The comedy team Abbott & Costello occupy an unusual position in film history, fondly remembered though never entirely praised. They've been perennially popular for over six decades while other teams ranging from the Ritz Brothers to even Martin and Lewis have tended to fall by the nostalgia wayside. The odd thing about this is that Abbott & Costello never made an entirely successful film, preferring instead to toss in bits of old burlesque routines throughout frequently cliched scripts. That's not entirely a surprise since throughout the 1940s they were making two or three films a year in addition to a weekly radio show and frequent cross-country personal appearances. Not to mention that the boys really preferred a poker game to the dedication required by comedy at its highest levels. So why the popularity? Because Abbott & Costello had a type of goofy charm that comes through no matter what the circumstances and at their best were undeniable masters of comic dialogues. Good evidence can be found in the new DVD set The Best of Bud Abbott and Lou Costello, Volume 1 which contains their first eight feature films from 1940 to 1942 (the only one missing from that period is Rio Rita, presumably to be included in the next set). Better yet the entire package has a list price of $24.98 and despite such a budget price the films show crisp remastering and respect for detail. There are also some good though brief production notes included. The one drawback is that the discs and packaging don't tell you which side of which disc has a particular film; that information is only given on an insert. In their first feature, One Night in the Tropics the duo are second-billed as a test for their screen abilities. They do manage to get off a couple of striking routines but it's the followup, Buck Privates (1941), that really showed what they could do. This is one of their best efforts, with the two unintentionally enlisting in the Army and the mayhem that results from that encounter; just imagine Lou trying to follow a drill sergeant's orders! With U.S. participation in the war looming, Abbott & Costello made two more service comedies that same year as morale boosters. In the Navy and Keep `Em Flying both follow the Buck Privates pattern though with enough fast and and snappy bits to keep things lively. Keep `Em Flying is particularly helped by the presence of ex-vaudeville comic/singer Martha Raye (who ironically enough was in real life afraid of flying). Other Abbott & Costello films tend to present a high concept situation where the boys are let loose. Thus you'll find them in a haunted house (Hold That Ghost), a dude ranch (Ride `Em Cowboy), the South Seas (Pardon My Sarong) and a murder mystery (Who Done It?). None are classics even by A&C standards but generally work on sheer momentum. Hold That Ghost showcases a stream of sight gags (Lou's reactions to a mysteriously moving candle), twisting patter, peculiar characters and even songs courtesy of the Andrews Sisters. It's never more than the sum of its parts but most comedies don't even have parts that good. Still, an example of A&C at their weakest is Ride `Em Cowboy, one reason being because the team doesn't appear as often in it. Much of the time is instead given over to a tedious plot and lame singers, with the notable exception of a 25-year-old Ella Fitzgerald girlishly romping through her breakout hit "A-Tisket A-Tasket" (though unfortunately backed by a Hollywood orchestra instead of a jazz band). Despite that film, it's hard to go wrong with a set at such a low price. Abbott & Costello won't appear on any future Sight and Sound polls but neither will they be forgotten. . To order The Best of Abbott and Costello, Vol. 1, go to TCM Shopping. by Lang Thompson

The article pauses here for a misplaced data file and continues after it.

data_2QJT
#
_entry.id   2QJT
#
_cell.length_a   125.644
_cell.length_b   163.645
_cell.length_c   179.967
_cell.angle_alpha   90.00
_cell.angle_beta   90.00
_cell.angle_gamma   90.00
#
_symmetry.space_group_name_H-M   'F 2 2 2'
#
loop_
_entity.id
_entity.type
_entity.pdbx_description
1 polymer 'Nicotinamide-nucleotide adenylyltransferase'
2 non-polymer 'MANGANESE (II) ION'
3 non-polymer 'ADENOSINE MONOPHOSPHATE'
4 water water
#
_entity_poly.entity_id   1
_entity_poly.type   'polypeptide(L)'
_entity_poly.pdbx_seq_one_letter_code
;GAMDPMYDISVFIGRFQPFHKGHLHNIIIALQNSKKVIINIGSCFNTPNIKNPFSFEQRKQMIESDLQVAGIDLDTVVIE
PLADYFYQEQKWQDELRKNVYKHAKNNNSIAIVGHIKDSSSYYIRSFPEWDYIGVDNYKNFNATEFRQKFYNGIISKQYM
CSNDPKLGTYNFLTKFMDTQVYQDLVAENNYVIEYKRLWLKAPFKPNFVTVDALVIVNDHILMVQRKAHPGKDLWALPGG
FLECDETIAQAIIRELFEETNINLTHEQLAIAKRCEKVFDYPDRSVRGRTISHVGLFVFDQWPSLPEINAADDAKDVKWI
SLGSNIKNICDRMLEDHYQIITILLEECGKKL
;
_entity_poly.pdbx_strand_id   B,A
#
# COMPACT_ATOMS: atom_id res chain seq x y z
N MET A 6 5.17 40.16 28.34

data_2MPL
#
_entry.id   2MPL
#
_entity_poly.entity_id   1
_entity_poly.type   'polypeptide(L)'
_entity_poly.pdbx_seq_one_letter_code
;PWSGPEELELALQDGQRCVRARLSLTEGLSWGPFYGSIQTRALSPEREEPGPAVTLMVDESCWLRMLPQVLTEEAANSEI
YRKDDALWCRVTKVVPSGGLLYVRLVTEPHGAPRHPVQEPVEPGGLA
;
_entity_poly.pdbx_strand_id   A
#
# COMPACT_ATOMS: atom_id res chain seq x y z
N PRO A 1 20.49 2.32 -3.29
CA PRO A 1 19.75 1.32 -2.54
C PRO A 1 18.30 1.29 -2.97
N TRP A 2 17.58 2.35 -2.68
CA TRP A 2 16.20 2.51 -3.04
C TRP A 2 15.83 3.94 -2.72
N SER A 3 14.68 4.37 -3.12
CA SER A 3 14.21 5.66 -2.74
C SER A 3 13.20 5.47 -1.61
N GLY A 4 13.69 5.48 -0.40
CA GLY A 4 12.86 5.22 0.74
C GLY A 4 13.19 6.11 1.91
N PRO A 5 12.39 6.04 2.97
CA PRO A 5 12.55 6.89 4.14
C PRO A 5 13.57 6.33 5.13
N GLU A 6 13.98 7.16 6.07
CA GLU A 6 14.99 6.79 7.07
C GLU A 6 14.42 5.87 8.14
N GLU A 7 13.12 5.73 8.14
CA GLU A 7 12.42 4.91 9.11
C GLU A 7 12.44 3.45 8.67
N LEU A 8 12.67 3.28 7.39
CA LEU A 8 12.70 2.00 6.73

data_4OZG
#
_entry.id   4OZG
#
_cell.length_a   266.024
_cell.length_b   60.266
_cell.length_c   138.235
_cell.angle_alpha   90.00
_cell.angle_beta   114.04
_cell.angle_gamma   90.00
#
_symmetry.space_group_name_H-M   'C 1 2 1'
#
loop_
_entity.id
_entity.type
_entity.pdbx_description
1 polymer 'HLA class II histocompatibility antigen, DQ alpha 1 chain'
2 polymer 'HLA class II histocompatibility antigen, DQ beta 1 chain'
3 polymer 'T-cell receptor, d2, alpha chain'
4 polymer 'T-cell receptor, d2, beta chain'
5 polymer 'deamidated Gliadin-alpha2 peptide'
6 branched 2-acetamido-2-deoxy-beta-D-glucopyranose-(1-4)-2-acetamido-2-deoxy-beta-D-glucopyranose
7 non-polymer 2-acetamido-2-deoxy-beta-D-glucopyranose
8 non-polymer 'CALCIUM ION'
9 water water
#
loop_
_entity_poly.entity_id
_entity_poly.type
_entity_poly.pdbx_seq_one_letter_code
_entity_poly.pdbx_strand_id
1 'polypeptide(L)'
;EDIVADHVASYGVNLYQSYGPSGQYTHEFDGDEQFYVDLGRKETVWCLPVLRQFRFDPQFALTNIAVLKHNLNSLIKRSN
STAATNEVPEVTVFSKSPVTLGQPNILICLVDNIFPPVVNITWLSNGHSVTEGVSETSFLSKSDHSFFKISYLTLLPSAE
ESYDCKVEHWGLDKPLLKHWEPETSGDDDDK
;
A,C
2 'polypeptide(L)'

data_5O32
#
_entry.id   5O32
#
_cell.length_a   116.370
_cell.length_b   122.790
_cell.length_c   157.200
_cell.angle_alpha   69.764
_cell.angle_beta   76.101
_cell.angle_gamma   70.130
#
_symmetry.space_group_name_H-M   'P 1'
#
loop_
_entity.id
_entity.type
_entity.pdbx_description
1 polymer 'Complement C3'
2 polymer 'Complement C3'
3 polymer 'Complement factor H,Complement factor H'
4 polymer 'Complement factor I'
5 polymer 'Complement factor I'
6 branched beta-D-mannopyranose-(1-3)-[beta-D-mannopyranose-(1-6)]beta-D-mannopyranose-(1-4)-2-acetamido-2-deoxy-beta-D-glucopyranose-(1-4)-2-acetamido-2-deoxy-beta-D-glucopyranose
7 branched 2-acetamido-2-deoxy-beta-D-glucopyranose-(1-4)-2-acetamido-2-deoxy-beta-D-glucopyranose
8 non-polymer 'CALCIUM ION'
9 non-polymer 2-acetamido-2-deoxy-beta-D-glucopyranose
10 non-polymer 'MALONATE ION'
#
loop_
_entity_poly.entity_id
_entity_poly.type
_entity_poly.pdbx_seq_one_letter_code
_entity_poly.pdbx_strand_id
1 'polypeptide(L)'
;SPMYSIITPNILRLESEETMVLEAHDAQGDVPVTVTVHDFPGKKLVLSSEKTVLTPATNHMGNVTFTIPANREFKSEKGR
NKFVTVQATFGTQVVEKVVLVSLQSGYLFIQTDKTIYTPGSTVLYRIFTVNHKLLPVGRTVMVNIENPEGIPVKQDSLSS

Quotes

Trivia

Notes

Some contemporary sources refer to the film as Whodunit? Hollywood Reporter reported in May 1941 that writers Stanley Roberts and Edmund Joseph were working on the treatment for the film, which was then planned as the follow-up to Abbott and Costello's Ride 'Em, Cowboy (see entry above). This film, however, was not produced until the completion of another Abbott and Costello film, Pardon My Sarong (see entry above). According to a Hollywood Reporter news item and Hollywood Reporter production charts, Philip Cahn was assigned to this picture as film editor, although onscreen credits and contemporary reviews list Arthur Hilton in that position. During the film's "Wheel of Fortune" sequence, Lou Costello's character "Mervyn Milgrim" wins a radio, as well as $10,000. When he turns the radio on, he is greeted with a segment from the famous Abbott and Costello routine, "Who's on First?" which he quickly turns off, stating that "Every time you hear those two guys, it's `Who's on first, who's on second.'" Modern sources report that, with the release of this film, Abbott and Costello became the top box office attraction in the United States.